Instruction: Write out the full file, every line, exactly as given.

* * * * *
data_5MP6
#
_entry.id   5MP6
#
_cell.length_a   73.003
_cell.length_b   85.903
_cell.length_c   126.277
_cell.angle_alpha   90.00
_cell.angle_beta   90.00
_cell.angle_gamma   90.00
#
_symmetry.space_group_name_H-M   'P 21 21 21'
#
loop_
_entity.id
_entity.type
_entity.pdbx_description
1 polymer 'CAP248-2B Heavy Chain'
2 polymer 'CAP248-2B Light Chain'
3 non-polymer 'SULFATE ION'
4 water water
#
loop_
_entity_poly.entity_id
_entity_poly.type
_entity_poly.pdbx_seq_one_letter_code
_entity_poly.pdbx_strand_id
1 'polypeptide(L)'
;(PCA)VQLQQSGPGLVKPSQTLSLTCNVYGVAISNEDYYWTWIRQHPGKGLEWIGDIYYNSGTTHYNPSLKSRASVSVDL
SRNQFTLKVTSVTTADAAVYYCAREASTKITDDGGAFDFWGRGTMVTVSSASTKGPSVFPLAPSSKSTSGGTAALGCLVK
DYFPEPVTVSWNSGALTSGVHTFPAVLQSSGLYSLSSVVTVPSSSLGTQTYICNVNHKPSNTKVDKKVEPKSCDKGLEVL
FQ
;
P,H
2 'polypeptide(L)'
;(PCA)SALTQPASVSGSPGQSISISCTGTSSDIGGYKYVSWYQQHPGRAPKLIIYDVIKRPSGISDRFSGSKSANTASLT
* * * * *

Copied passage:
data_5MP6
#
_entry.id   5MP6
#
_cell.length_a   73.003
_cell.length_b   85.903
_cell.length_c   126.277
_cell.angle_alpha   90.00
_cell.angle_beta   90.00
_cell.angle_gamma   90.00
#
_symmetry.space_group_name_H-M   'P 21 21 21'
#
loop_
_entity.id
_entity.type
_entity.pdbx_description
1 polymer 'CAP248-2B Heavy Chain'
2 polymer 'CAP248-2B Light Chain'
3 non-polymer 'SULFATE ION'
4 water water
#
loop_
_entity_poly.entity_id
_entity_poly.type
_entity_poly.pdbx_seq_one_letter_code
_entity_poly.pdbx_strand_id
1 'polypeptide(L)'
;(PCA)VQLQQSGPGLVKPSQTLSLTCNVYGVAISNEDYYWTWIRQHPGKGLEWIGDIYYNSGTTHYNPSLKSRASVSVDL
SRNQFTLKVTSVTTADAAVYYCAREASTKITDDGGAFDFWGRGTMVTVSSASTKGPSVFPLAPSSKSTSGGTAALGCLVK
DYFPEPVTVSWNSGALTSGVHTFPAVLQSSGLYSLSSVVTVPSSSLGTQTYICNVNHKPSNTKVDKKVEPKSCDKGLEVL
FQ
;
P,H
2 'polypeptide(L)'
;(PCA)SALTQPASVSGSPGQSISISCTGTSSDIGGYKYVSWYQQHPGRAPKLIIYDVIKRPSGISDRFSGSKSANTASLT